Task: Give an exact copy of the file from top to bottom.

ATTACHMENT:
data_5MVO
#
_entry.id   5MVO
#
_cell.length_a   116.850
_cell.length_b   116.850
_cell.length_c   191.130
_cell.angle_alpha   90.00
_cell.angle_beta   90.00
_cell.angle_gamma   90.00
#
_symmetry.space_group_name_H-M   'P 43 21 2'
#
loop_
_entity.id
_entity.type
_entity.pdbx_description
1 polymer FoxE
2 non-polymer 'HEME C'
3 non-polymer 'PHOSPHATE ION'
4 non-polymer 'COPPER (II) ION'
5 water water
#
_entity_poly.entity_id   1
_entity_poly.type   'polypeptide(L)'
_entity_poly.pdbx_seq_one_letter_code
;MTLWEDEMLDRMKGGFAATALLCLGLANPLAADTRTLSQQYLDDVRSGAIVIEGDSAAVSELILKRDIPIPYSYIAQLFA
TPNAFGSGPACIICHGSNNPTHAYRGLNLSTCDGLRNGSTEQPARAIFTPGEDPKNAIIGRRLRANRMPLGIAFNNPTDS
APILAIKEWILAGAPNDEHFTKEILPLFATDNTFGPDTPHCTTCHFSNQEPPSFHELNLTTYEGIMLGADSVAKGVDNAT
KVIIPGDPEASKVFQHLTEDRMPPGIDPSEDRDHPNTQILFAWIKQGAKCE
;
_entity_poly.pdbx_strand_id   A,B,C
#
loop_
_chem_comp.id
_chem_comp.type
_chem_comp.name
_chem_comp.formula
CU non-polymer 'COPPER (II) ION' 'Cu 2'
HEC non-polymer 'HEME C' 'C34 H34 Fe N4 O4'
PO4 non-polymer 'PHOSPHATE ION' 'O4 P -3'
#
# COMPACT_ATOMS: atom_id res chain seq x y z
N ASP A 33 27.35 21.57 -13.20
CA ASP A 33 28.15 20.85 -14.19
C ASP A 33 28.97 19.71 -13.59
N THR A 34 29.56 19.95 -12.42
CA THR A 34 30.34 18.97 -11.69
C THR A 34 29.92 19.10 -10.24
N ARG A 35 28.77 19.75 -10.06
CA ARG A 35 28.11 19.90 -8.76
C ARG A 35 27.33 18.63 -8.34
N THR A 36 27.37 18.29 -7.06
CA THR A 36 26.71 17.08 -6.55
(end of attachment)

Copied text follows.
data_5MVO
#
_entry.id   5MVO
#
_cell.length_a   116.850
_cell.length_b   116.850
_cell.length_c   191.130
_cell.angle_alpha   90.00
_cell.angle_beta   90.00
_cell.angle_gamma   90.00
#
_symmetry.space_group_name_H-M   'P 43 21 2'
#
loop_
_entity.id
_entity.type
_entity.pdbx_description
1 polymer FoxE
2 non-polymer 'HEME C'
3 non-polymer 'PHOSPHATE ION'
4 non-polymer 'COPPER (II) ION'
5 water water
#
_entity_poly.entity_id   1
_entity_poly.type   'polypeptide(L)'
_entity_poly.pdbx_seq_one_letter_code
;MTLWEDEMLDRMKGGFAATALLCLGLANPLAADTRTLSQQYLDDVRSGAIVIEGDSAAVSELILKRDIPIPYSYIAQLFA
TPNAFGSGPACIICHGSNNPTHAYRGLNLSTCDGLRNGSTEQPARAIFTPGEDPKNAIIGRRLRANRMPLGIAFNNPTDS
APILAIKEWILAGAPNDEHFTKEILPLFATDNTFGPDTPHCTTCHFSNQEPPSFHELNLTTYEGIMLGADSVAKGVDNAT
KVIIPGDPEASKVFQHLTEDRMPPGIDPSEDRDHPNTQILFAWIKQGAKCE
;
_entity_poly.pdbx_strand_id   A,B,C
#
loop_
_chem_comp.id
_chem_comp.type
_chem_comp.name
_chem_comp.formula
CU non-polymer 'COPPER (II) ION' 'Cu 2'
HEC non-polymer 'HEME C' 'C34 H34 Fe N4 O4'
PO4 non-polymer 'PHOSPHATE ION' 'O4 P -3'
#
# COMPACT_ATOMS: atom_id res chain seq x y z
N ASP A 33 27.35 21.57 -13.20
CA ASP A 33 28.15 20.85 -14.19
C ASP A 33 28.97 19.71 -13.59
N THR A 34 29.56 19.95 -12.42
CA THR A 34 30.34 18.97 -11.69
C THR A 34 29.92 19.10 -10.24
N ARG A 35 28.77 19.75 -10.06
CA ARG A 35 28.11 19.90 -8.76
C ARG A 35 27.33 18.63 -8.34
N THR A 36 27.37 18.29 -7.06
CA THR A 36 26.71 17.08 -6.55